The competition to buy the cargo business of Asiana Airlines (OZ, Seoul Incheon) has become a three-horse race with Jeju Air (7C, Jeju) not participating in the second round of bidding this past week. Sale adviser UBS had set an April 25 deadline for second-round bidding with Eastar Jet, Air Incheon, and Air Premia now taking part. All three are either owned or backed by private equity interests.

Asiana agreed to sell its profitable cargo business, which includes eleven freighters, slots, air rights, and employees, in a last-ditch effort to get its planned merger with Korean Air (KE, Seoul Incheon) over the line. European Commission approval was contingent on the divesture going ahead and the two airlines are yet to get approval from US authorities.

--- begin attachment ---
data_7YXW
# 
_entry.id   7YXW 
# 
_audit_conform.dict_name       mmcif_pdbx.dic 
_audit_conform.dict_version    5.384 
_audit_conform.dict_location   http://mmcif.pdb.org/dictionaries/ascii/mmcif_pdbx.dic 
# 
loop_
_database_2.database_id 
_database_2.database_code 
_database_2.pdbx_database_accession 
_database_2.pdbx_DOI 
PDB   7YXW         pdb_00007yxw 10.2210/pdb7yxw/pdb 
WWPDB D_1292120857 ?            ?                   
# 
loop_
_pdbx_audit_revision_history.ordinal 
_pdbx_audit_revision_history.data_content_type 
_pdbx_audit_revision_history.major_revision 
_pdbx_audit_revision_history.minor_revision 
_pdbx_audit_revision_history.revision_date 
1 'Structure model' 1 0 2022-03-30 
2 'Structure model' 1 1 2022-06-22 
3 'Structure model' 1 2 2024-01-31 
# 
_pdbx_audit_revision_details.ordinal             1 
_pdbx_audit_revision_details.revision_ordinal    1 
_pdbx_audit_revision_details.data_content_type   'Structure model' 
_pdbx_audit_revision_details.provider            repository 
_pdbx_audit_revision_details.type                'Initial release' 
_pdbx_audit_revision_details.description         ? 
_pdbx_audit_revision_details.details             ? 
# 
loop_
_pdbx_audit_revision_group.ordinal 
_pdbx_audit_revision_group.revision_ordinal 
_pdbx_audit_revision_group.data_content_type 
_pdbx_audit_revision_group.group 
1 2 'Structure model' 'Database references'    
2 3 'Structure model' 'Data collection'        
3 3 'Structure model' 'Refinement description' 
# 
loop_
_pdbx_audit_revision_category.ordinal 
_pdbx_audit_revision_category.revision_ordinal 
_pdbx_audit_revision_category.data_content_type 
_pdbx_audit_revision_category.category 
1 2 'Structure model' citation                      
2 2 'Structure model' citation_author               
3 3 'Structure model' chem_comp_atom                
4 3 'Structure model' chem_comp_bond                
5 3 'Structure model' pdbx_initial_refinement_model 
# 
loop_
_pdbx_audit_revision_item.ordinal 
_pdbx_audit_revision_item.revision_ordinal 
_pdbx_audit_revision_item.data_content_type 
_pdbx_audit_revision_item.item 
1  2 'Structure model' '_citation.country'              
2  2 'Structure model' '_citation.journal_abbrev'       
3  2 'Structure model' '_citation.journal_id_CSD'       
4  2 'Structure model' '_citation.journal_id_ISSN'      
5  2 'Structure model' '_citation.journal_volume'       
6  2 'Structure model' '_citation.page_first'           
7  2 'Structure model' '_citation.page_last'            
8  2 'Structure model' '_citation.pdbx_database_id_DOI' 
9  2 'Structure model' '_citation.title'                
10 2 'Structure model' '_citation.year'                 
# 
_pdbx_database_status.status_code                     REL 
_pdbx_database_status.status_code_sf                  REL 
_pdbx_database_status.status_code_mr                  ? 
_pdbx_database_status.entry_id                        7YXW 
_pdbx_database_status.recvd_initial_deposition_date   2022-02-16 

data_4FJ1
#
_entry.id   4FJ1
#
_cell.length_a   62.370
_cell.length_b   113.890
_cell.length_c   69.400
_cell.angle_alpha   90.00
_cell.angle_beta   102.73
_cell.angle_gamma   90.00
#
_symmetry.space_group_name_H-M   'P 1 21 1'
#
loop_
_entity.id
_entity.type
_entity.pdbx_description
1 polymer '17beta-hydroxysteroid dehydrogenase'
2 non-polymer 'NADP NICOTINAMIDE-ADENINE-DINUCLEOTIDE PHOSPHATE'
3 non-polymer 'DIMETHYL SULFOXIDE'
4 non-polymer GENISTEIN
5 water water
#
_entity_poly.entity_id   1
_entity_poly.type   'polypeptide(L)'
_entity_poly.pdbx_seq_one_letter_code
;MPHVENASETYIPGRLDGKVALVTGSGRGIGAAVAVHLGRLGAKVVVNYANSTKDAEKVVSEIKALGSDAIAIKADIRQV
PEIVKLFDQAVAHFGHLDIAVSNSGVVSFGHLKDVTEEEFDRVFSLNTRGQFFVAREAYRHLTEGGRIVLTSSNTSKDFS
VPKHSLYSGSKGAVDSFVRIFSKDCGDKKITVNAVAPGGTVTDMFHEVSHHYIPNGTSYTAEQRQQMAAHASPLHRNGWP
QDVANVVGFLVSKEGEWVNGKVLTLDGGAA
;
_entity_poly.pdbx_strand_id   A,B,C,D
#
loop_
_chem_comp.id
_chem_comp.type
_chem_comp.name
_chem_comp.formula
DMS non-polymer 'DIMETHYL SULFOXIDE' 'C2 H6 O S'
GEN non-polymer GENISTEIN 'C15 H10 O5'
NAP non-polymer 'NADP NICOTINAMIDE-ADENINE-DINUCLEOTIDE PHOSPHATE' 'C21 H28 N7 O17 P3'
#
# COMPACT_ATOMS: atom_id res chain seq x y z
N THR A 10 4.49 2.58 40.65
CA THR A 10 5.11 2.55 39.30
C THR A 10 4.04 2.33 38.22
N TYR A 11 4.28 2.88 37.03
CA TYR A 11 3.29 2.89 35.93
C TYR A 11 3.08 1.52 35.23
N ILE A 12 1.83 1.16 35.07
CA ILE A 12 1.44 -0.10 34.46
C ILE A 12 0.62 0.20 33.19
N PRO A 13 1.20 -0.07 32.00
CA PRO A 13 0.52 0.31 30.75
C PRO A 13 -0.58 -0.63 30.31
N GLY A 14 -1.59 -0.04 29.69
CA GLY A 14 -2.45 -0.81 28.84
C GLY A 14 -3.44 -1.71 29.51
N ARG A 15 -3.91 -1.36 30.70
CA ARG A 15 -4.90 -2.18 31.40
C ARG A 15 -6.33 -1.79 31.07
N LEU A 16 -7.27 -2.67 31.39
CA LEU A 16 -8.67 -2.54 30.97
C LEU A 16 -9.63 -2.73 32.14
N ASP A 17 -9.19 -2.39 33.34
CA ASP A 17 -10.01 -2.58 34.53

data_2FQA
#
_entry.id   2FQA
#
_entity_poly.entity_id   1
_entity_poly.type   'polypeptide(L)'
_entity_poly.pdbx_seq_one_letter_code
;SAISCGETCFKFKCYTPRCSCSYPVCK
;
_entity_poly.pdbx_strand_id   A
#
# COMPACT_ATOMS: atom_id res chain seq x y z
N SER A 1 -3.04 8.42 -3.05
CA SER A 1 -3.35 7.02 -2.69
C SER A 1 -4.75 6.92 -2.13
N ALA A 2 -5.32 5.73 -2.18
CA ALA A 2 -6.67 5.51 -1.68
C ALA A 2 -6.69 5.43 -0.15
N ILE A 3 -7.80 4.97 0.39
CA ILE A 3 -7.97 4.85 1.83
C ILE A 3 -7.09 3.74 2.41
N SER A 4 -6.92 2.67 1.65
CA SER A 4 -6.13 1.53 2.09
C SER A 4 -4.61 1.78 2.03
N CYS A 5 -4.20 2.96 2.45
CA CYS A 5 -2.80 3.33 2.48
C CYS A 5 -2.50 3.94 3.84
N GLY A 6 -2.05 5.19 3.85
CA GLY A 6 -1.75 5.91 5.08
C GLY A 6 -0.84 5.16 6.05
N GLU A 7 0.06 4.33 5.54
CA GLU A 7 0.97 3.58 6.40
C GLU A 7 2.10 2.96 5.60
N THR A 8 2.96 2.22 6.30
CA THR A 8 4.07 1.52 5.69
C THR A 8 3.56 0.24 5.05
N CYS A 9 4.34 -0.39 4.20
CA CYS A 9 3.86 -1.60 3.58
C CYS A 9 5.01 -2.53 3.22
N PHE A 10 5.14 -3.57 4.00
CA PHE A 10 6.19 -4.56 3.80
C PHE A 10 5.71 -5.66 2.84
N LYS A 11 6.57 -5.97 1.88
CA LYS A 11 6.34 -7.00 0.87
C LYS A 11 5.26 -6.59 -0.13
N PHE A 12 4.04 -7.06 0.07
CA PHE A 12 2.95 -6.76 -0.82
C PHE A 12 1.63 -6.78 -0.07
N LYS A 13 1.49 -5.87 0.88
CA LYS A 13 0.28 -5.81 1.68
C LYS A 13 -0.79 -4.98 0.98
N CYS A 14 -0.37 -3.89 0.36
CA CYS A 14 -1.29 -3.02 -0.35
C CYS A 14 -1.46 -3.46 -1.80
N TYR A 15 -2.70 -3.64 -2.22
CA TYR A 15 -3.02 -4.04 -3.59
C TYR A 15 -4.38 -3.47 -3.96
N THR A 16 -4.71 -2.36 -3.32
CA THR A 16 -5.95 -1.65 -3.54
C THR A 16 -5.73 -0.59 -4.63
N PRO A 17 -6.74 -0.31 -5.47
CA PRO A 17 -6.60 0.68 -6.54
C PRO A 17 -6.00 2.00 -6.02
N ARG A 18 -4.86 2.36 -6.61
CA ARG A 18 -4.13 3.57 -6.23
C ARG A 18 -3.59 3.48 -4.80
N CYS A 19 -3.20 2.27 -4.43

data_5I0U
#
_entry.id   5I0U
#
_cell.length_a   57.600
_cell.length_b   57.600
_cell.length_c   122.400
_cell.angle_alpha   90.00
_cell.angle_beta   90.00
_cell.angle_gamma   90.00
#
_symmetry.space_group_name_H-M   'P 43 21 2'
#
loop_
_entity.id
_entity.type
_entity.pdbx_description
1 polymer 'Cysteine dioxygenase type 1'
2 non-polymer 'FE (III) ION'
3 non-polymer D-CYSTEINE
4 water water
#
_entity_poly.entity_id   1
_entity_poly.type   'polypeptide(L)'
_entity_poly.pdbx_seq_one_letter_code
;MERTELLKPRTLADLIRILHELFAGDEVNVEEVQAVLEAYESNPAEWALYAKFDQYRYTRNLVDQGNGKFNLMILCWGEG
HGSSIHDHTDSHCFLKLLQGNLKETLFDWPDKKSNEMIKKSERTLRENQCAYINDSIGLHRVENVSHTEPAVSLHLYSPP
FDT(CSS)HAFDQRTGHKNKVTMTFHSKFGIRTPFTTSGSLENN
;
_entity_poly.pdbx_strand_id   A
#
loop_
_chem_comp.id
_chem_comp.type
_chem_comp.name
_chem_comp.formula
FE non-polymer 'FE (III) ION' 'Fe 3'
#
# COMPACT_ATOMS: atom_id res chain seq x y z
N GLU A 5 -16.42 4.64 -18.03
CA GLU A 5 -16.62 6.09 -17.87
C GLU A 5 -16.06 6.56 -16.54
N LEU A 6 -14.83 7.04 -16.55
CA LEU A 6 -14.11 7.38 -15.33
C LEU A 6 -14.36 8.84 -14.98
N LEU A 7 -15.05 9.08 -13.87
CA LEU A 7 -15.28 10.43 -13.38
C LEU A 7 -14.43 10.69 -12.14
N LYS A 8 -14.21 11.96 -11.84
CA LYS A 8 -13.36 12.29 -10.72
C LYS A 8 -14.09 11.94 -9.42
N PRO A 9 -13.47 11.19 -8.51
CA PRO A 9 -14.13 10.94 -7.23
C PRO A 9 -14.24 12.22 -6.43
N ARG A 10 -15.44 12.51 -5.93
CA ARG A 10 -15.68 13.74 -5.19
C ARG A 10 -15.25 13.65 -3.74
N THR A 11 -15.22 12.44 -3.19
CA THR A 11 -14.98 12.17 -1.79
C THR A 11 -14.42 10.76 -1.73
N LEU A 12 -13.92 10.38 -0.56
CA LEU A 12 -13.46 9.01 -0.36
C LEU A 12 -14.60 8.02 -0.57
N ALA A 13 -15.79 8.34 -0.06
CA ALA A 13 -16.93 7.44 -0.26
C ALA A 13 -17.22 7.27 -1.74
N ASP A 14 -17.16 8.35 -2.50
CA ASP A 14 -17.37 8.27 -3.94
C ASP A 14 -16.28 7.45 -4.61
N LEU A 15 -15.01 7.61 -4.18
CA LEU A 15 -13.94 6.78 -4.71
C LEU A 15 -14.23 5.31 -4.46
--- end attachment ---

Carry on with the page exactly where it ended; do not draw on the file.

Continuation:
Jeju Air confirmed it did not participate in the second round of bidding in a Korean Stock Exchange filing late on April 25. This was despite the LCC participating in first-round bids and a due diligence process earlier this year. A fifth South Korean carrier, Aero K (RF, Cheongju), was also eyeing the cargo business and held talks on the matter, but ended those talks earlier this month. Jeju Air did not give a reason for not continuing its bidding drive.

Asiana, Korean Air, and UBS will reportedly select the preferred bidder in May. The buyer will likely pay between KRW300 billion and KRW500 billion won (USD218-363 million) for the cargo business, plus take on a substantial amount of debt. The European Commission will also need to approve the buyer. While Korean Air and Asiana intend to complete the sale process by the end of the year, it will ultimately remain contingent on securing merger approval from the US authorities.